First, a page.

A local celebrity and some garden visitors

All avian, of course…

There has been a rare Glossy ibis on the flooded fields we pass on the way to the supermarket. He is one of a small number found in the UK each winter, and will soon be off to sunny Spain to breed. The coast path runs right past him, and he is a bit of a local celebrity, having been photographed many times, appearing on facebook almost every day. Taken in sunshine, those photos show the oily gleam of green and purple in his plumage. My picture…well, at least I got one, and even with a mallard for size comparison.

 

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He was, very obligingly, right in my corner of the field, feeding incessantly. He probed the sloppy mud with a slightly open bill, and when he found a worm he grabbed it, and gave it a quick rinse in the nearest tiny puddle of muddy water, before sucking it up like spaghetti.

Nearby is a small duckpond, a pleasant place to spend a few minutes.

 

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We have have had two more winter specialities in the garden, which is really exciting. We caught them as part of our garden bird ringing program, which increases our knowledge if the birds are retrapped elsewhere.

 

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This is a male Brambling – isn’t he pretty? They are often found in big flocks in the winter, but we have just had the one, feeding below the feeders with the chaffinches. It was lovely to catch him for a closer look. He will be going North later in the Spring to breed in Siberia or Scandinavia – wouldn’t it be interesting if he was recaptured there, so we found out where he went?

 

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This tiny finch is a Lesser Redpoll, who is a fairly ordinary streaky brown, apart from its little forehead patch of deep red. They do breed in this country, but are much easier to see in the winter….especially when they land in your net! We hadn’t seen one in the garden until we caught it. It is great to see such a variety of birds in the garden – a real contrast to our handkerchief sized garden in Hertfordshire. I can’t wait to see what we get when the Spring migration starts.

Birds in close-up

My other half is a bird ringer, and he is trapping and ringing birds which come to our bird feeders in the garden. Ringing birds and then re-catching them helps us to understand what is happening to birds in the places they live and how this affects population increases and decreases. It also gives information on the movements individual birds make and how long they live for. I used to be a ringer too, and although I no longer have a permit, I still help out.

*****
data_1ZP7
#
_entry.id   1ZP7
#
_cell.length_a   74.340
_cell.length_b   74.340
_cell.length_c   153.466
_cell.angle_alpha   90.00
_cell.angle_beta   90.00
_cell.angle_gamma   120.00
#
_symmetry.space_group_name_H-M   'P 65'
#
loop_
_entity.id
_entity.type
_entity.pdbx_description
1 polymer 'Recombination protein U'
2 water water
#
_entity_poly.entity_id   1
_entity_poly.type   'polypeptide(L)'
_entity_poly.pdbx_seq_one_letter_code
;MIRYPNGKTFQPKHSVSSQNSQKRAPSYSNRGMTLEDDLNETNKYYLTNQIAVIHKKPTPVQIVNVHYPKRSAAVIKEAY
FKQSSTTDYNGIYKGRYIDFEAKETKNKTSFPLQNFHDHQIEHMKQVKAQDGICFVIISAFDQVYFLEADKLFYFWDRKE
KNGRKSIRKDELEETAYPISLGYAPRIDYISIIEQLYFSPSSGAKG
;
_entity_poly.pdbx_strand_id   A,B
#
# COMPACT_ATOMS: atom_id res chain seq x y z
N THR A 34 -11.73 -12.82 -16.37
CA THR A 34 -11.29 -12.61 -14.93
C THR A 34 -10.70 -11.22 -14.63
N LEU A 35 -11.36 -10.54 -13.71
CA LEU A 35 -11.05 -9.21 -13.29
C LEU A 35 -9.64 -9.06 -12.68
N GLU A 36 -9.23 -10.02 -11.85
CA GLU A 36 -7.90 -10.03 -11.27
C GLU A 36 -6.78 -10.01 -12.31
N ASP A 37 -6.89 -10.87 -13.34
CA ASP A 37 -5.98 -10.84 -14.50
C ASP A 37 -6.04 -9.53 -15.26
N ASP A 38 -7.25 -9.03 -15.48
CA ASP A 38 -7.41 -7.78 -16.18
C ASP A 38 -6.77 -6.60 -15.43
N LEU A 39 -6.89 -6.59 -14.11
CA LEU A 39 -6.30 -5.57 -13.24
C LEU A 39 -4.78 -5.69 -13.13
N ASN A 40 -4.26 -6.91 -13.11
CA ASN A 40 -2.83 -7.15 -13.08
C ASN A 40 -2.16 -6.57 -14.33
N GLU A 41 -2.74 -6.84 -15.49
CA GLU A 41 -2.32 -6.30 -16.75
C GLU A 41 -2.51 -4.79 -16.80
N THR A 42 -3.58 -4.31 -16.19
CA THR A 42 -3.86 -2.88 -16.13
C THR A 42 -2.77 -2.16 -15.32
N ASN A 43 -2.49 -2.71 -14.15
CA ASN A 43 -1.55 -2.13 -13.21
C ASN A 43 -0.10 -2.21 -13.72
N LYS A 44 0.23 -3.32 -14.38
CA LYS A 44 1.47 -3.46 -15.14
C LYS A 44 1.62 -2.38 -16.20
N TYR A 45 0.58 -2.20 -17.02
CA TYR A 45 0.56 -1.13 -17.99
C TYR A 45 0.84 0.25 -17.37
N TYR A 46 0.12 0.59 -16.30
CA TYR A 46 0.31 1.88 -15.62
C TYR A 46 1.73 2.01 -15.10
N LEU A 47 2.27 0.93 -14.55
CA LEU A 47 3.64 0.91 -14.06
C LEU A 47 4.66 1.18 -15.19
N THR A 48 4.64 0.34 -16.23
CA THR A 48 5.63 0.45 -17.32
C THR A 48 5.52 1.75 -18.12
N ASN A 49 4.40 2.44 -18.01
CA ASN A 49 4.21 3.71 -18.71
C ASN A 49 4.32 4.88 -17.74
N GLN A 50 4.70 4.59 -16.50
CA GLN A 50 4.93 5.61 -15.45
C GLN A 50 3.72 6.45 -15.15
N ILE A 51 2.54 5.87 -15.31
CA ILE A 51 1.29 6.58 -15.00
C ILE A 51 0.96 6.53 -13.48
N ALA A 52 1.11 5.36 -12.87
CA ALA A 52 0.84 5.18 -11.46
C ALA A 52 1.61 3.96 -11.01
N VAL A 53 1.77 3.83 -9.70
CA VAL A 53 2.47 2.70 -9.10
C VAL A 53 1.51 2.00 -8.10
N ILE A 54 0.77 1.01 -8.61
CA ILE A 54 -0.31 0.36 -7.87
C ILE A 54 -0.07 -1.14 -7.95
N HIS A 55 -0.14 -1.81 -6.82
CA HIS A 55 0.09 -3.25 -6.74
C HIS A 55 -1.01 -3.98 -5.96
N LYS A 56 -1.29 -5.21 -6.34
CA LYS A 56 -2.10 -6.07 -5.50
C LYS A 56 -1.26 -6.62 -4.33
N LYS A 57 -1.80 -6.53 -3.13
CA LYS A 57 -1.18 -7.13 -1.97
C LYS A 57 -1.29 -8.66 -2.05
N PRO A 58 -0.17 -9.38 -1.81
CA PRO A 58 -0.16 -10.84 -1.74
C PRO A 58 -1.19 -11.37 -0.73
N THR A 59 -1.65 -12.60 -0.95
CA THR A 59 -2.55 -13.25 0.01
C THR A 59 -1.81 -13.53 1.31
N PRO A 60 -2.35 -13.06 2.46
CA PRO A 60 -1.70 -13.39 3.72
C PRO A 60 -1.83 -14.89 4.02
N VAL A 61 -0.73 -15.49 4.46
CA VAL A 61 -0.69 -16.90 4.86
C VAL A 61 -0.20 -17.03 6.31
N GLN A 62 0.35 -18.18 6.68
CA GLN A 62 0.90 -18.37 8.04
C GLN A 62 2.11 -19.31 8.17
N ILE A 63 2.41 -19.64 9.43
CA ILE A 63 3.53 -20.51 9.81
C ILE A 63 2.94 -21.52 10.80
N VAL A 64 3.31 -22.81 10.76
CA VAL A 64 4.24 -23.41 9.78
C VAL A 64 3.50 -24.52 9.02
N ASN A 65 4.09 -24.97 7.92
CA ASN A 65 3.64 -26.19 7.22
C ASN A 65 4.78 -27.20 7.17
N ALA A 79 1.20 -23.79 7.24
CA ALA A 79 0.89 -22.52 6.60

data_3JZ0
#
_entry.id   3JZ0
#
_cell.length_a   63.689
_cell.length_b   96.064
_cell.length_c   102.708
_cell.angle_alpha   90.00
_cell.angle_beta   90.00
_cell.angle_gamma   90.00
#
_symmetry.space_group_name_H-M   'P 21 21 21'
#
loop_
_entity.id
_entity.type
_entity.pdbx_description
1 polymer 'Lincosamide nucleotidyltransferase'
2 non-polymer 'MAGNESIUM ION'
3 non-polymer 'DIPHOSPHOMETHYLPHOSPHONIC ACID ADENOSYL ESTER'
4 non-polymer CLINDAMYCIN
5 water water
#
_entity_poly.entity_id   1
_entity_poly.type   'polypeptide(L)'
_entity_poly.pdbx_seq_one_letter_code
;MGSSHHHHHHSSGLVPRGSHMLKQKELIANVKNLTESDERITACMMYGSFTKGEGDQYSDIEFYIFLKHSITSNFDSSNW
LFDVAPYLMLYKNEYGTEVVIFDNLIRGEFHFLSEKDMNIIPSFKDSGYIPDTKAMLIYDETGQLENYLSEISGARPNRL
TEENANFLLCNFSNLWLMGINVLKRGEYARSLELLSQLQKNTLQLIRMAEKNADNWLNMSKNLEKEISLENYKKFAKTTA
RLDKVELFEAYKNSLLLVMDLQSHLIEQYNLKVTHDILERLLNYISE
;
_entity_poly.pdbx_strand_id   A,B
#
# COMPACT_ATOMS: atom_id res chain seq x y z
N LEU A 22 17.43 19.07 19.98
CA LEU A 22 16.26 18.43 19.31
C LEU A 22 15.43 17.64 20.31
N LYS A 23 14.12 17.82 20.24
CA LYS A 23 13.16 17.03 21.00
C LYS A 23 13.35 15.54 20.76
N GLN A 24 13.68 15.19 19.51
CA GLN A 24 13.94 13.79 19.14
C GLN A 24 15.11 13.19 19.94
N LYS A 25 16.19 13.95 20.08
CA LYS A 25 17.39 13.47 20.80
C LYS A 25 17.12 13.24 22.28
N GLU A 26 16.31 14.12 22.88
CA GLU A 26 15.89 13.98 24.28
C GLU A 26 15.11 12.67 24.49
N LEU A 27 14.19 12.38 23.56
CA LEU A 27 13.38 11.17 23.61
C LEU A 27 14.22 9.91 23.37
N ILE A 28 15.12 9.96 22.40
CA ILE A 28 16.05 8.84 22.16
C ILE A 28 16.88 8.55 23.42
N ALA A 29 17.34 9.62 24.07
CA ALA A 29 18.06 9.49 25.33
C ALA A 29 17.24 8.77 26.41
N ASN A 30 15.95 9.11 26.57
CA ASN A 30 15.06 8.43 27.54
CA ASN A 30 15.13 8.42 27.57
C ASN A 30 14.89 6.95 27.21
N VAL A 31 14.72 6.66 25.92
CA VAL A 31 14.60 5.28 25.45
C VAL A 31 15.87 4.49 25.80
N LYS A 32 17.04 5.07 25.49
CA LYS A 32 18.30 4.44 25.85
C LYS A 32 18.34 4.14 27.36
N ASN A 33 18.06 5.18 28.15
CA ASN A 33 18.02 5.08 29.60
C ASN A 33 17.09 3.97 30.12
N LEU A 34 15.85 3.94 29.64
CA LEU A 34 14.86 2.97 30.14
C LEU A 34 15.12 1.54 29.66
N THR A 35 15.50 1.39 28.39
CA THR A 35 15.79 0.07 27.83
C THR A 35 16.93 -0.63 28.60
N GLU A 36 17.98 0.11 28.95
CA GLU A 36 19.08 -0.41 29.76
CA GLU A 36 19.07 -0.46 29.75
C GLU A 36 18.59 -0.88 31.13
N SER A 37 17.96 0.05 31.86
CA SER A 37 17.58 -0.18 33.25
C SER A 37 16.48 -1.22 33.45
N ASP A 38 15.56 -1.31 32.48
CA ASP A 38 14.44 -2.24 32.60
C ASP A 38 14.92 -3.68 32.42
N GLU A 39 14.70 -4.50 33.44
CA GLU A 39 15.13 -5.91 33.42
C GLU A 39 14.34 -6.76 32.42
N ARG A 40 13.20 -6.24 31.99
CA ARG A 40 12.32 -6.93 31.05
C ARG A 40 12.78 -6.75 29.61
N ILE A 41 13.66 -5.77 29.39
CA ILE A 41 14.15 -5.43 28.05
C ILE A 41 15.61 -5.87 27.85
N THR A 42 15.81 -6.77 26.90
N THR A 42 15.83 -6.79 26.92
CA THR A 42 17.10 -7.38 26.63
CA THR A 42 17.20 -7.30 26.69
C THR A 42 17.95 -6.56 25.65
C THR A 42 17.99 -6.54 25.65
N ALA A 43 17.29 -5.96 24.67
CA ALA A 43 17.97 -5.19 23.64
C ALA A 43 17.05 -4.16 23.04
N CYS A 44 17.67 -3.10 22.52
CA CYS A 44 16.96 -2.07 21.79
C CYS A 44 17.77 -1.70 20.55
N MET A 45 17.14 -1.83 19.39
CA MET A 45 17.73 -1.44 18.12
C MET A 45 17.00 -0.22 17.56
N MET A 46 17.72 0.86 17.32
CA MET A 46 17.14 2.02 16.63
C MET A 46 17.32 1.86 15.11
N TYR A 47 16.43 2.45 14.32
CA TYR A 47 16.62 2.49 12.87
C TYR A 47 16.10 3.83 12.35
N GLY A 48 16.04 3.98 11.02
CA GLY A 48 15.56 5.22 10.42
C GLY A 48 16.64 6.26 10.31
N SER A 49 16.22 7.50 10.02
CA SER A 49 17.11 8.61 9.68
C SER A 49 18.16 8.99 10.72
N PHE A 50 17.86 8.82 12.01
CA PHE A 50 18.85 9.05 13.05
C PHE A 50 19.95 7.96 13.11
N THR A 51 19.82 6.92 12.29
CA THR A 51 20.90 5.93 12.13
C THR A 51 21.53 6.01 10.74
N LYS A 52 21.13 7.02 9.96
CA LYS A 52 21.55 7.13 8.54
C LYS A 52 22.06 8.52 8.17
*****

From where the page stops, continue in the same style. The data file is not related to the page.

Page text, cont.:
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We catch blue tits, great tits, coal tits, robins, thrushes, chaffinches, greenfinches, and a few others. Below are a few of my favourites, starting with the goldfinch. We catch a lot of these!

 

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We catch a fair few siskin, a delicate little bird that is rarely seen in most gardens, but will come in to feeders in the middle of winter.

 

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Nuthatches come in occasionally, grab a seed and fly straight off, so you have to be quick to see them on the feeders.

 

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Occasionally a sparrowhawk will swoop through the garden, and all the birds scarper immediately! And last week, the male just happened to swoop straight into our net, which is a first for this garden. Isn’t he super?

 

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This is what it is all about!

Today the sun shone between scudding clouds, and we took some time off from ‘moving in’, and had some fun. My husband is a bird ringer, and has been hoping to be able to catch and ring birds in the garden, as his own little study site. But we couldn’t know how many birds there would be until we got here. Answer – plenty! We put up bird feeders yesterday, and within a couple of hours there were birds zipping everywhere. So this morning he set up his nets and caught over 40 birds in two hours, which is excellent. Our garden study site is up and running.

Our daughter is visiting, and the two of us went out to see some of the local scenery. A ten minute drive from our house brought us to Woolacombe beach. In summer it is busy with families and surfers, but today it was bare and beautiful.

 

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Watching and listening to the waves crashing onto the rocks is extremely therapeutic.

 

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We then walked out onto the headland to the North of the beach – Morte Point. It was a bit blustery, but perfect for a first walk along the coast. There will be many more.

 

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To finish off our lovely day, we picked up some clotted cream in the local shop, and I whipped up a batch of scones. Our first Devon cream tea. Perfect.